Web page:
Chiefs who can’t bring the whole tribe… Secret agents in dark trench coats… Cold-blooded snipers on the rooftops… Scary RCMP officers… Horror of horrors – somebody sings the National Anthem of Canada… And you can probably hear in the background the demonic laughter of Stephen Harper…
If I tell that woman that she is not different in her way of thinking from the violent occupiers in Caledonia, she would certainly get offended. But they both have the same goal – to alienate the natives from the rest of Canada and turn them into a herd without individual voices. A herd is easy to control when you are the elite, who distributes the federal money.
It’s no wonder that so many people are leaving the reserves. At least that is clear to the people of Caledonia – you can’t resolve any major issues in our society, if you don’t treat everybody as a sovereign individual, regardless of race, creed, ethnicity, religion or any other characteristic that tends to herd us into faceless groups.
© 2012 Blogwrath.com
I have said a few times in previous posts that one of the most entertaining features of our Western societies is to watch special groups trying to “outentitle” each other.
A recent example of that is the decision of the Cherokee Indians (the second-largest tribe in the USA) to expel the descendents of their black slaves, who moved with them to what’s now Oklahoma in 1838.
I don’t know whether the reason for that were the black flash mobs or the Indians’ reluctance to share the huge revenue from the Indian casinos. Without any doubt, the most interesting and shocking fact revealed in the article was that the Cherokees owned slaves.
When studying US history or watching historical movies, we are led to believe that the Indians were noble men and women, with ethics and organization far exceeding those of the white people. Yet it turns out they weren’t any better – they owned plantations and used black slaves to work for them.
Ain’t that great? The Indians were no different than the white people in the way they got their income. They even used the black slaves to carry their stuff on the way to Oklahoma. I wonder what idiots like Ward Churchill, who built their careers on making white people guilty, are going to say about the situation.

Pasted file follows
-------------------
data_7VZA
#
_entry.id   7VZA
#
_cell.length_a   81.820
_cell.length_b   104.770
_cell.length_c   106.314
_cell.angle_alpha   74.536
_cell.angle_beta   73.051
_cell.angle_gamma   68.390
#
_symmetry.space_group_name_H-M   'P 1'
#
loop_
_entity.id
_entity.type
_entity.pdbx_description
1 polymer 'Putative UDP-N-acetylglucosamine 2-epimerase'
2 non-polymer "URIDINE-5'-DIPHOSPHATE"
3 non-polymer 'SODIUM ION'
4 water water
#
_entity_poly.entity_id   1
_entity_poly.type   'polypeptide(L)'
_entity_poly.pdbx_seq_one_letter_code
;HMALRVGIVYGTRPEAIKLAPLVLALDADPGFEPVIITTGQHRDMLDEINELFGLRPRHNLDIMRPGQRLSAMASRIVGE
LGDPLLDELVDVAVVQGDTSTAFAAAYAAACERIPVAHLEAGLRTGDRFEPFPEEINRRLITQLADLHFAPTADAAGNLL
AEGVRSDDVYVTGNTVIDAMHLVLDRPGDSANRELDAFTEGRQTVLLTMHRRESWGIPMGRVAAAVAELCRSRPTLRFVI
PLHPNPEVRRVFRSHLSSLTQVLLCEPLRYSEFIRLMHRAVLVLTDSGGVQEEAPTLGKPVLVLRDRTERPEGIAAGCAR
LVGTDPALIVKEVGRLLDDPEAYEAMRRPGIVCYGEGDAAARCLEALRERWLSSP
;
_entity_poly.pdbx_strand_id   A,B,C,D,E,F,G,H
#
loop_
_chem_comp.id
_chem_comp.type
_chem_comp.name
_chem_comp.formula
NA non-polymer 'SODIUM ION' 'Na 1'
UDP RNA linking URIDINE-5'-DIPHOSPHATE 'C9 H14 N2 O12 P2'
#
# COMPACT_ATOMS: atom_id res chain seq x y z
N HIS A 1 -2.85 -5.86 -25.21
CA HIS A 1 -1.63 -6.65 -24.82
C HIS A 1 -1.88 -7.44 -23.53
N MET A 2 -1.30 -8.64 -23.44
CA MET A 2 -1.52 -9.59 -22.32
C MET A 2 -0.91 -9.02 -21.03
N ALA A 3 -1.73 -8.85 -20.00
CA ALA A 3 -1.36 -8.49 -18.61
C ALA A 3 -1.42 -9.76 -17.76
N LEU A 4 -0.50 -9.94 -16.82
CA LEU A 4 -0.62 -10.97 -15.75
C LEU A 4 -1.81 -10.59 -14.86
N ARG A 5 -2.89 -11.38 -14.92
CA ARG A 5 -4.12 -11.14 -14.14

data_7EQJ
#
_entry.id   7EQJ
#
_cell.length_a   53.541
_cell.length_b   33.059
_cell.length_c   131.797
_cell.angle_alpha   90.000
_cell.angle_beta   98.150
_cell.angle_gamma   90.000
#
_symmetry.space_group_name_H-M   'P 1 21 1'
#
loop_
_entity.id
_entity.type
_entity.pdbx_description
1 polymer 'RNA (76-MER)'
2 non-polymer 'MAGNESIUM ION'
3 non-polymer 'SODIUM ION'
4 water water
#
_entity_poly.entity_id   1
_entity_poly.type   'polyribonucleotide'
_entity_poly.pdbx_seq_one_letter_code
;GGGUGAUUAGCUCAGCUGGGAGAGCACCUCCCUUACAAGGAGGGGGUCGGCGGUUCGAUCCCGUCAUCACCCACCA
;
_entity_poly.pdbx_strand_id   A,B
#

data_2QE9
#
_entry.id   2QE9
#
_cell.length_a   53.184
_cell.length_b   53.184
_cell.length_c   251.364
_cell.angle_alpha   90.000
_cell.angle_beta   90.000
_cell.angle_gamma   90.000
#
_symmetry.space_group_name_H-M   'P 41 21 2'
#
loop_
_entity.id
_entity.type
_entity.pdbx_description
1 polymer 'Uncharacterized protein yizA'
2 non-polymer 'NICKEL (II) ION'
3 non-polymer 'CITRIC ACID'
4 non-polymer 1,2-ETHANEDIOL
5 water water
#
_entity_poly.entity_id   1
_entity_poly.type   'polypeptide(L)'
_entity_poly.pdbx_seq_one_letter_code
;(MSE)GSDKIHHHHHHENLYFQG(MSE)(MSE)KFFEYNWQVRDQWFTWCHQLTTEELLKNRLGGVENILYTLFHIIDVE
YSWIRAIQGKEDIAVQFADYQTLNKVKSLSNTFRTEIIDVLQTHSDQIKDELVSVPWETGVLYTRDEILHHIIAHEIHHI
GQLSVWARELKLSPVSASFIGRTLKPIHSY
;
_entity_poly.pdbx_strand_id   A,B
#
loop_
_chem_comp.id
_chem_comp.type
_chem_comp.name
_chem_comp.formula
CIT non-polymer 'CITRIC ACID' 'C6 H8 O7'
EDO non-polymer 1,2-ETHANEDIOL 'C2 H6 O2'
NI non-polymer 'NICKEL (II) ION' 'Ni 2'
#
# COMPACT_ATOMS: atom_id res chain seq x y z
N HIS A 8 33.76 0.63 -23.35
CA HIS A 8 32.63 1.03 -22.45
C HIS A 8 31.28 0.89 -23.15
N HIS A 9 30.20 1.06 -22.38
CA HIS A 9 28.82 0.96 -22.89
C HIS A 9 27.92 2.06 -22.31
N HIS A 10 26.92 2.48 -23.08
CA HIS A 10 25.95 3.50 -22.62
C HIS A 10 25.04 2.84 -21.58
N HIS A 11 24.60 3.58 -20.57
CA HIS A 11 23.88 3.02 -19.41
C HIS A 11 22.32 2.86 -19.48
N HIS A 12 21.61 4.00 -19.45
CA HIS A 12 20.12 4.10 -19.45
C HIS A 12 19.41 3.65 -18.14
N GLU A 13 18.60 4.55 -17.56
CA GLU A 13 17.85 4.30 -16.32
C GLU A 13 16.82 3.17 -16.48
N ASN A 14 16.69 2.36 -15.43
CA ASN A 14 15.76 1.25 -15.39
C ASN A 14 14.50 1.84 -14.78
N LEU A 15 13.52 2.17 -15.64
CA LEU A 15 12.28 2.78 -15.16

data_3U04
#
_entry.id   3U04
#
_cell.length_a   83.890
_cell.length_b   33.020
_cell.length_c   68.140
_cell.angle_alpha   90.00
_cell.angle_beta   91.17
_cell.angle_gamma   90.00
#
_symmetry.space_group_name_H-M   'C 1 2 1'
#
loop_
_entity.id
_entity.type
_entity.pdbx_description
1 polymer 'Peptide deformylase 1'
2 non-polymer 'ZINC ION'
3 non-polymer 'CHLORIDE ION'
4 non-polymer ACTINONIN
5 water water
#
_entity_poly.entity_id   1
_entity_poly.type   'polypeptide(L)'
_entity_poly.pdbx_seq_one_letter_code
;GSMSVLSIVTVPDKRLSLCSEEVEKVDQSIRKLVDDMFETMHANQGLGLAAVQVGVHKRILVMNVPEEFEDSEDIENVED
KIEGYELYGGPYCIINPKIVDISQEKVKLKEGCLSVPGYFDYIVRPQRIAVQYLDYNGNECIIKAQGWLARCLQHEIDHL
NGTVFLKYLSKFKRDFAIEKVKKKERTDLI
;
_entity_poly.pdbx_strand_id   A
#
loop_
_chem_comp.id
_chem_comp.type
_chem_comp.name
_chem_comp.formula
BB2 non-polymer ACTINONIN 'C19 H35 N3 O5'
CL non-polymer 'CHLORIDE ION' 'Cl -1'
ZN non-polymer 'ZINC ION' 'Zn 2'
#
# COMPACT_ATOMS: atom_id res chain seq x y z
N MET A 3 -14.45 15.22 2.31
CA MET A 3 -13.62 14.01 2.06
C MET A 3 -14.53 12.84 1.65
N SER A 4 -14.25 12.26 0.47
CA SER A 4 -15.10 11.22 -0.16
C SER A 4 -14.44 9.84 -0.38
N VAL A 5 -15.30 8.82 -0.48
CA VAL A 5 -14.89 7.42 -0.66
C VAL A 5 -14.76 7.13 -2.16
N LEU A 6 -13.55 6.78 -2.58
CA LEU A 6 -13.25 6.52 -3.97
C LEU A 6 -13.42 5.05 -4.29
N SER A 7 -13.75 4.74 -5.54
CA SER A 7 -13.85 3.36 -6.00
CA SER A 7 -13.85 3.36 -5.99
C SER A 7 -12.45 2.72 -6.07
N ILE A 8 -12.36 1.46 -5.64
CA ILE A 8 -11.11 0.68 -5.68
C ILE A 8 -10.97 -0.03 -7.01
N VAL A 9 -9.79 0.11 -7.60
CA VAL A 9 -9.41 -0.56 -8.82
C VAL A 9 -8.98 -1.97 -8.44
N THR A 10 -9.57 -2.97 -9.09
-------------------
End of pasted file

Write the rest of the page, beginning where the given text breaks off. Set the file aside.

The article quotes Marilyn Vann, the leader of the expelled “Freedmen”, who said: “This is racism and apartheid in the 21st Century.”
This is by far the funniest part of the article – apparently, Ms. Vann forgot that according to the politically correct orthodoxy, only white people can be racist. The Indians can treat blacks like garbage (as they do in this case) and they can get away with it, while white people will be chased and robbed blind for even the smallest perceived transgression.
But in this situation, which involves two groups fighting for larger handouts, it’s really entertaining to watch from the side…
© 2011 Blogwrath.com
house (they didn’t need to go to work the next morning). The family was searched regularly by the thugs. They were even told to remove the Canadian flag or else something bad may happen to their house (they removed the flag to stay out of trouble).
assaulted or arrested.
In mid-May a bunch of Indian thugs occupied a part of High Park in Toronto under the pretence that it was their ancient burial ground. Their excuse was that the bikers, who were conducting their (illegal) races in the area desecrated the “cemetery”. The mainstream press reported the incident and the City Hall provided the occupiers with a portable toilet and a tool shed for the shovels they were supposed to use to restore the grounds.
The newspapers quickly found out that the cemetery excuse was a hoax. However, nothing more would have happened, if the activities of that group – Red Power United – didn’t attract the attention of the alternative press. This is a criminal and racist group of Native extremists, who try to accomplish their goals through intimidation and terror.